Victoria Spoken Word Festival
When: Wednesday to March 3
Where: Intrepid Theatre, Solstice Café
Tickets: $5 to $10 for shows at the door, $25 for workshop (register at firstname.lastname@example.org)
Johnny MacRae has been called many things. A fellow poet named him one of the weirdest poets of Canada. Another dubbed him the Bob Ross of Canadian poetry, in reference to the late PBS television painter. And just before stepping onstage at the Portland Poetry Slam, he was introduced as, “a f---ing effortless weirdo.”
He wears his titles with pride.
“I guess I’m perceived as having these quirks and doing weird things,” MacRae said, sitting in Victoria’s Solstice Café, a common performance space for local poets. “I’ve gotten naked numerous times [on stage], I’ve gotten up and done poems that are these completely-out-of-nowhere ideas. But once I embraced that, I had freedom to do whatever I wanted.”
MacRae is the poet of honour at the third annual Victoria Spoken Word Festival, a five-day series of poetry events organized by Victoria poet Missie Peters, featuring 16 poets from across the country. He made the Vancouver Poetry Slam team for the first time in 2009 and won the title of Van Slam grand champion in 2010. When he isn’t doing individual slams, MacRae focuses energy on his collaborative project, 2 Dope Boys, with fellow spoken-word artist shayne avec i grec.
Being called “weird” might offend some. But when you’re a word nerd like MacRae, it means something more.
“I’m obsessed with the word weird,” MacRae said.
In high school, he learned the simplest description: “Weird” is the Anglo-Saxon word for “fate.” In university, he dug deeper, learning it could also be interpreted as “death fate” — the particular thing that kills you.
“My pet obsession is the fact that these old, old words still carry the resonance of their thousands-year-old meanings. You just have to know how to listen to them.”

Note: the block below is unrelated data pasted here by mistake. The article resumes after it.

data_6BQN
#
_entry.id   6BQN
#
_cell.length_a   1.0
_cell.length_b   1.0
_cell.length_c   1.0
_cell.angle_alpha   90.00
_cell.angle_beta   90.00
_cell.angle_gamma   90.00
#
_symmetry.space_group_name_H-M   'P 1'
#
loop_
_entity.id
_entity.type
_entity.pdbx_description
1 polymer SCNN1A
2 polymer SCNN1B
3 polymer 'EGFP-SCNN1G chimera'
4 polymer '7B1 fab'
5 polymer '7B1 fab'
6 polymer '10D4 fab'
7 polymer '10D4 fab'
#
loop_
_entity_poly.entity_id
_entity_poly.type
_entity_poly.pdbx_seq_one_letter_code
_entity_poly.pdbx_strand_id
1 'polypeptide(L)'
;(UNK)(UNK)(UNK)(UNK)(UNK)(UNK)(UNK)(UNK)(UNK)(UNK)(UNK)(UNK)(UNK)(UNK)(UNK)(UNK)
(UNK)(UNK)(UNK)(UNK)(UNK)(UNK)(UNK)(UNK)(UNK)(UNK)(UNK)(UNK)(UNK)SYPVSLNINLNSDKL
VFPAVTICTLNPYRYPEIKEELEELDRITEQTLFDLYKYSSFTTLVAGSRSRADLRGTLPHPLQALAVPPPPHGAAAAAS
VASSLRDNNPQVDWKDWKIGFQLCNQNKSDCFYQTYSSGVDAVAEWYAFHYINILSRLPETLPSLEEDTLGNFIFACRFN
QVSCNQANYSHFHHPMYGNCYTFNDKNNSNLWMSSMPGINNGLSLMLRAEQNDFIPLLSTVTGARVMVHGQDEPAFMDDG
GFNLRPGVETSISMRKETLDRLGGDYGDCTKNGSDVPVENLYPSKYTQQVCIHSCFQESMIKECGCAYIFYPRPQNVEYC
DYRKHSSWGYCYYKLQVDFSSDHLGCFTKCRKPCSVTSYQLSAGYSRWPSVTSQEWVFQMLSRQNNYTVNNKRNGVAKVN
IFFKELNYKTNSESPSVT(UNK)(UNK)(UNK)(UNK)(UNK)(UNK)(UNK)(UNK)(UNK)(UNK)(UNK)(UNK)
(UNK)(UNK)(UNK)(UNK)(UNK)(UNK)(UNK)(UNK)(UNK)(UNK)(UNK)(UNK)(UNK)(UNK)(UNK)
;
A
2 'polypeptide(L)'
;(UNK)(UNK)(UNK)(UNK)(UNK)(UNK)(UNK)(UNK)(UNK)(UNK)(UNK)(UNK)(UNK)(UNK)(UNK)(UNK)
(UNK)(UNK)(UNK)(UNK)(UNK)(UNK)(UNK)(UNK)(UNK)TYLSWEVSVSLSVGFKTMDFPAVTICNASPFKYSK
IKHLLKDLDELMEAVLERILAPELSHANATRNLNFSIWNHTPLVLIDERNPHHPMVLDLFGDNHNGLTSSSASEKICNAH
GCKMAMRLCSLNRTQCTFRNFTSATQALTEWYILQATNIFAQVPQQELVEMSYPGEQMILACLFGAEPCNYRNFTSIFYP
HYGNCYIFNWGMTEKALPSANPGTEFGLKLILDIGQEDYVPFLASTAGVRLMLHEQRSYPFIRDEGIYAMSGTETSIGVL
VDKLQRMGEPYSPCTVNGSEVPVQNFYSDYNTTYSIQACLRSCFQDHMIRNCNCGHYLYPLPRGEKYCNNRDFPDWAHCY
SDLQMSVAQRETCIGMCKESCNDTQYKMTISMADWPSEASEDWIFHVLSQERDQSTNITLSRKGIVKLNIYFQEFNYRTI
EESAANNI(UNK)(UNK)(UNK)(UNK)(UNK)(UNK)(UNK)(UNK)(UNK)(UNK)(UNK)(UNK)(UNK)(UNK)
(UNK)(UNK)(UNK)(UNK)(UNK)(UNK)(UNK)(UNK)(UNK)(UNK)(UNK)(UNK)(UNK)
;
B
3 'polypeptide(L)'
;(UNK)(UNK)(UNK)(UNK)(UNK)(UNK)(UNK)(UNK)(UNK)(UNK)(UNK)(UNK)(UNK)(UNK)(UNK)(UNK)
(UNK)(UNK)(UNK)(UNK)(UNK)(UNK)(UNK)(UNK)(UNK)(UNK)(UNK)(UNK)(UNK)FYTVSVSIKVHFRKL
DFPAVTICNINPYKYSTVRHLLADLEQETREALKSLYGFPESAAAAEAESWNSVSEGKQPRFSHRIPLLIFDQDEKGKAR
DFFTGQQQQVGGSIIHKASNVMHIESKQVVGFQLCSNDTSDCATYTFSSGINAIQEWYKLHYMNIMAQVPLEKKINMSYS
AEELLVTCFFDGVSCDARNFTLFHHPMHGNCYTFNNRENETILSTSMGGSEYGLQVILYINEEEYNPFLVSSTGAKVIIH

He found the perfect application of the word in conversation with friends about Superman’s relationship to kryptonite. Kryptonite, he said, is Superman’s “weird.” It’s what’s fated to kill him, but also a weakness that makes him unique.
MacRae has since adapted philosopher Friedrich Nietzsche’s popular phrasing “amor fati,” usually translated to “love your fate,” to “love your weird.”
“That kind of became my life principle,” he said. “Partly as an aspect of embracing who you are — as our society always preaches that people should be their individual selves. But also to recognize what it is that characterizes how you live will characterize how you die, in some way. Or what you choose to do will be what guides you through a specific part of time.”
In Victoria, MacRae will perform a fate-related show called Anthropocalype, as half of 2 Dope Boys. He describes the project as spoken-word theatre, or a rock opera, with poetry instead of songs.
The duo play superheros kicked out of their Garden of Eden and reflect on all of the ways humanity is destroying itself.
“The main part of our show is to try and deflate our arrogance as a species — the sense that we’re masters, we’re special, we’re in control,” he said.
He will also lead a workshop exploring ways to write poetry using objects. A breakthrough in his own writing came when he moved from character-driven writing to animating the inanimate, or giving emotion and personality to things we normally consider to be lifeless.
He explores feelings of shame and embarrassment in that way, for example, through his poem Stinkweed.
“My method of getting that through is to talk outside of humans,” he said. “I’ve got lines early on about how clouds hate that they cry. Mountains feel awkward all the time. … Paintings actually want people to touch them.”
Feb. 27, 8 p.m., Intrepid Theatre: Missie Peters’ Where’s My Flying Car?! and 2 Dope Boys’ Anthropocalypse
Feb. 28, 7:30 p.m., Solstice Café: Tongues of Fire presents The Instant Slam
March 1, 8 p.m., Intrepid Theatre: Festival Ensemble Showcase
March 2, 8 p.m., Intrepid Theatre: Finale: Objects in Space
March 3, 1-4 p.m., Intrepid Theatre: Poetry Workshop with Johnny MacRae
Full information at victoriaspokenwordfestival.com
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